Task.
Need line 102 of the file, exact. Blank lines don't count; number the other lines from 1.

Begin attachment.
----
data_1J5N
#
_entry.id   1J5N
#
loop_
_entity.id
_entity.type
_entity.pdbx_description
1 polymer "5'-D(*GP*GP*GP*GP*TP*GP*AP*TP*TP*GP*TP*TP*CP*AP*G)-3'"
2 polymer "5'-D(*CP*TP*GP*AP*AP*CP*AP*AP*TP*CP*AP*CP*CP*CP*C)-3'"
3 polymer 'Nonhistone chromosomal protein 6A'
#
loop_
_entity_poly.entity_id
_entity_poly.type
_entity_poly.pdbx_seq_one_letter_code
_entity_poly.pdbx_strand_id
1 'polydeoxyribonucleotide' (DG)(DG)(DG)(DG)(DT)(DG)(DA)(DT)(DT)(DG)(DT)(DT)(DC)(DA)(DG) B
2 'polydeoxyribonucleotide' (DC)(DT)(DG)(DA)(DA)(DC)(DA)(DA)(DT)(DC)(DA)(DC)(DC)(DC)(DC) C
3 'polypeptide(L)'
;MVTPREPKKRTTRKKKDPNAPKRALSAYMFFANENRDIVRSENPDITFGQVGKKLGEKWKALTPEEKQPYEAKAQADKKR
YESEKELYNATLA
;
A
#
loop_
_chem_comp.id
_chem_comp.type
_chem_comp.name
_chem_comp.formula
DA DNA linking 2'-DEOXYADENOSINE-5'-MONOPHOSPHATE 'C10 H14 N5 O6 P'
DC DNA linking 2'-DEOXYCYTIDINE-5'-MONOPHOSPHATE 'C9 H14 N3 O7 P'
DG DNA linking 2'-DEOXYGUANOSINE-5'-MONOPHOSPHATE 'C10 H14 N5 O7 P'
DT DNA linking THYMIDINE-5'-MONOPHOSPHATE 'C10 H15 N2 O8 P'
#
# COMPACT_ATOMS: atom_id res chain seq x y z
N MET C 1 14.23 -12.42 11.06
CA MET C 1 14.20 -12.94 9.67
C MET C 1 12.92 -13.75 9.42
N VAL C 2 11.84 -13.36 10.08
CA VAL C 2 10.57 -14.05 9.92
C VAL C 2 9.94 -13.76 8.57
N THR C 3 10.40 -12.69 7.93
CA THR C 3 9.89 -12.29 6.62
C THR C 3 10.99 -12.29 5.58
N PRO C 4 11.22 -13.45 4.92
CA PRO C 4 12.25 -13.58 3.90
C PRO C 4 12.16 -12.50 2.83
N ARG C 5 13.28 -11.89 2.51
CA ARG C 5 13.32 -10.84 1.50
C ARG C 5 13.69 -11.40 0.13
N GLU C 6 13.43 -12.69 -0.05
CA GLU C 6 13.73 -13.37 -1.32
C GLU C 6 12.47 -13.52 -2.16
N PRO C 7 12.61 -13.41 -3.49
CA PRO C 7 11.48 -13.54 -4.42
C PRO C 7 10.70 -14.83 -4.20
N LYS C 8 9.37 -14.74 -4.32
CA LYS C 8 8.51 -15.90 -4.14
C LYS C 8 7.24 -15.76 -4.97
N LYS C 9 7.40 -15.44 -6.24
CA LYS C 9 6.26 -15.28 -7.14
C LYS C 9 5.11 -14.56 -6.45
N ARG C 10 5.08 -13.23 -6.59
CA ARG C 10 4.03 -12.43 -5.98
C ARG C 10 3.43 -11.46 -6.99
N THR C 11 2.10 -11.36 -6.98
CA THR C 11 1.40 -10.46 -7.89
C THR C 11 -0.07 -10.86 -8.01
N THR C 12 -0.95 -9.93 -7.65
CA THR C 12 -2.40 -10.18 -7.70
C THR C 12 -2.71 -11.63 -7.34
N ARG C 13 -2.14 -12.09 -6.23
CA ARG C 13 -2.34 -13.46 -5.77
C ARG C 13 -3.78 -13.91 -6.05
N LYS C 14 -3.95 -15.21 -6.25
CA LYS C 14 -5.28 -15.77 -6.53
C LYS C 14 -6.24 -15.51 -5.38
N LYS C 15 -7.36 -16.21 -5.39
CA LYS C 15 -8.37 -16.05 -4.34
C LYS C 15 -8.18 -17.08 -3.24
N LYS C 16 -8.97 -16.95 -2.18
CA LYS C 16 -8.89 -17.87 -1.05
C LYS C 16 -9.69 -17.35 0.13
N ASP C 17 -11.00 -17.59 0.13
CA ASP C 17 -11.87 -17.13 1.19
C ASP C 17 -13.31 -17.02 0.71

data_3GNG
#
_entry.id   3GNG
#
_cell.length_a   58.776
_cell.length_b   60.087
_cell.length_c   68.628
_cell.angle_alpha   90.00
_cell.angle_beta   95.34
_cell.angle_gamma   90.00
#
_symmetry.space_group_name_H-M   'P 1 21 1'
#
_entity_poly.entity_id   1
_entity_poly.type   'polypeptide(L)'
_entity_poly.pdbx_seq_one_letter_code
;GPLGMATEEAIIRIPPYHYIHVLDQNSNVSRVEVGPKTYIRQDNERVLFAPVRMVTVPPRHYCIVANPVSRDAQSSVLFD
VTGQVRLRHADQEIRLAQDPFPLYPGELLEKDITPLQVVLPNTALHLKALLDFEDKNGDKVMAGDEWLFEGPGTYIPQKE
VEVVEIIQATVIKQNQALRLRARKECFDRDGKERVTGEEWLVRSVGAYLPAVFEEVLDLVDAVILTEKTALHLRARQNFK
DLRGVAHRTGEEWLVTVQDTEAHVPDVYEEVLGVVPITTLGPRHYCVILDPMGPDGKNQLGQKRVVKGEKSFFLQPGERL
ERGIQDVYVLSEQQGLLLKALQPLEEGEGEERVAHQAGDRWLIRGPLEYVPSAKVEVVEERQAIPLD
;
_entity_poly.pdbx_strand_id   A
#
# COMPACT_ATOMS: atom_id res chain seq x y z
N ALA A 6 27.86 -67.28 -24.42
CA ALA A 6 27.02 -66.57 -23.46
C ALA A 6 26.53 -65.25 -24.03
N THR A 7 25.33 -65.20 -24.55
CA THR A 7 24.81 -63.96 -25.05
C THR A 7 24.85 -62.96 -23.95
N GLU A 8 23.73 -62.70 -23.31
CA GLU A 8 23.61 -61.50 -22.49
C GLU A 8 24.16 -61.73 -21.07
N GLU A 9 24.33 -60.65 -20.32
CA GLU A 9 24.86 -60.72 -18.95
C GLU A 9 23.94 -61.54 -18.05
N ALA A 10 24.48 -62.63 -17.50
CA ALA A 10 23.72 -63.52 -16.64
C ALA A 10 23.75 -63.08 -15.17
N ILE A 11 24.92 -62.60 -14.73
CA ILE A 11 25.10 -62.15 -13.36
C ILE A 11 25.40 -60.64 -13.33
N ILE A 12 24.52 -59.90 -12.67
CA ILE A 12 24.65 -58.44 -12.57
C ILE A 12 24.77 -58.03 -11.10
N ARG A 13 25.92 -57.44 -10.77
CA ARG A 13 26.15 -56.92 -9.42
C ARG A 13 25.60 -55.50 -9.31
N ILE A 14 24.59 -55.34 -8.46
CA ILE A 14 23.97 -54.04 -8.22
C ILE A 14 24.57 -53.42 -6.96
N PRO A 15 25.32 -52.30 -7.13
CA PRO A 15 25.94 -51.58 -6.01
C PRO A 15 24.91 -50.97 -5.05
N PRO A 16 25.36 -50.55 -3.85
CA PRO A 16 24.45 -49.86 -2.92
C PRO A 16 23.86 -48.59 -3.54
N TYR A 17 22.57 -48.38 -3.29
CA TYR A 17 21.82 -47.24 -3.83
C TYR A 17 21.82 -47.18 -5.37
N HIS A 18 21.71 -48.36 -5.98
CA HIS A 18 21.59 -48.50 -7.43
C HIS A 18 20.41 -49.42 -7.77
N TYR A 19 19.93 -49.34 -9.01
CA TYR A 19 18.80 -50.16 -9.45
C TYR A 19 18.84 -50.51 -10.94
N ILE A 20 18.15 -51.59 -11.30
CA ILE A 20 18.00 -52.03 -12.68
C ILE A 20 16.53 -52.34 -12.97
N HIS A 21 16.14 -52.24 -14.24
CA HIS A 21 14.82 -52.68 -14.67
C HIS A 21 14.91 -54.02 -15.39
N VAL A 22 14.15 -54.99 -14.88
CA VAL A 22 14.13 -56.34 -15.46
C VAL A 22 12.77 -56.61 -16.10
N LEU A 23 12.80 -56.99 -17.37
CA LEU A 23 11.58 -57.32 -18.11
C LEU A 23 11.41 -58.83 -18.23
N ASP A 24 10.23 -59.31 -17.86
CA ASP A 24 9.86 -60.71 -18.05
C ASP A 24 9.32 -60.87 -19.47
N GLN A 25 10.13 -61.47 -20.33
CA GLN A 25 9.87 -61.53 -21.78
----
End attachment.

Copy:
_entity_poly.type   'polypeptide(L)'